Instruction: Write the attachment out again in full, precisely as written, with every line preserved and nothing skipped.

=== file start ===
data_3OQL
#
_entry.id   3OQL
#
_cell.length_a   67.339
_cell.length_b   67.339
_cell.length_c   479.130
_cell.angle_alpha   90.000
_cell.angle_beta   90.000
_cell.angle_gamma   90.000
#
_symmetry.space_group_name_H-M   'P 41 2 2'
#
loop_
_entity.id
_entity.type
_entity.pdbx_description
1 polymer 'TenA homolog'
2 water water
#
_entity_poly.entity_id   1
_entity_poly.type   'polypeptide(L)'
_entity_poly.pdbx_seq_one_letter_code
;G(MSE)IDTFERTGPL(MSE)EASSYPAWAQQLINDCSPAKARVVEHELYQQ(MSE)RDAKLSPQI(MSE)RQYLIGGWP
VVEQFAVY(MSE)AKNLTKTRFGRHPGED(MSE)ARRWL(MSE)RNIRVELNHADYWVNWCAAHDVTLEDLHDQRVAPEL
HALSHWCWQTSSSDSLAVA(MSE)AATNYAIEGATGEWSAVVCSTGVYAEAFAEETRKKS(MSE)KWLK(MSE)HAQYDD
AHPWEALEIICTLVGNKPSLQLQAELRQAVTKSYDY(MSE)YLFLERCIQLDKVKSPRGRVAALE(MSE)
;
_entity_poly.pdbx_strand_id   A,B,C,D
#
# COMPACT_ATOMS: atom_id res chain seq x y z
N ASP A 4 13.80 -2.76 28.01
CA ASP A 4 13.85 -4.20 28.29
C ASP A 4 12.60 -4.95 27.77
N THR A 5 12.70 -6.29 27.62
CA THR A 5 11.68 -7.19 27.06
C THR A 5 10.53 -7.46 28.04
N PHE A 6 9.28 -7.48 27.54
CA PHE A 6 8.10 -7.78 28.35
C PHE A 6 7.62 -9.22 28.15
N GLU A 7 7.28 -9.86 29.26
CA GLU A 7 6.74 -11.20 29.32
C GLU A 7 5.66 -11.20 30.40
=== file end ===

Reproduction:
data_3OQL
#
_entry.id   3OQL
#
_cell.length_a   67.339
_cell.length_b   67.339
_cell.length_c   479.130
_cell.angle_alpha   90.000
_cell.angle_beta   90.000
_cell.angle_gamma   90.000
#
_symmetry.space_group_name_H-M   'P 41 2 2'
#
loop_
_entity.id
_entity.type
_entity.pdbx_description
1 polymer 'TenA homolog'
2 water water
#
_entity_poly.entity_id   1
_entity_poly.type   'polypeptide(L)'
_entity_poly.pdbx_seq_one_letter_code
;G(MSE)IDTFERTGPL(MSE)EASSYPAWAQQLINDCSPAKARVVEHELYQQ(MSE)RDAKLSPQI(MSE)RQYLIGGWP
VVEQFAVY(MSE)AKNLTKTRFGRHPGED(MSE)ARRWL(MSE)RNIRVELNHADYWVNWCAAHDVTLEDLHDQRVAPEL
HALSHWCWQTSSSDSLAVA(MSE)AATNYAIEGATGEWSAVVCSTGVYAEAFAEETRKKS(MSE)KWLK(MSE)HAQYDD
AHPWEALEIICTLVGNKPSLQLQAELRQAVTKSYDY(MSE)YLFLERCIQLDKVKSPRGRVAALE(MSE)
;
_entity_poly.pdbx_strand_id   A,B,C,D
#
# COMPACT_ATOMS: atom_id res chain seq x y z
N ASP A 4 13.80 -2.76 28.01
CA ASP A 4 13.85 -4.20 28.29
C ASP A 4 12.60 -4.95 27.77
N THR A 5 12.70 -6.29 27.62
CA THR A 5 11.68 -7.19 27.06
C THR A 5 10.53 -7.46 28.04
N PHE A 6 9.28 -7.48 27.54
CA PHE A 6 8.10 -7.78 28.35
C PHE A 6 7.62 -9.22 28.15
N GLU A 7 7.28 -9.86 29.26
CA GLU A 7 6.74 -11.20 29.32
C GLU A 7 5.66 -11.20 30.40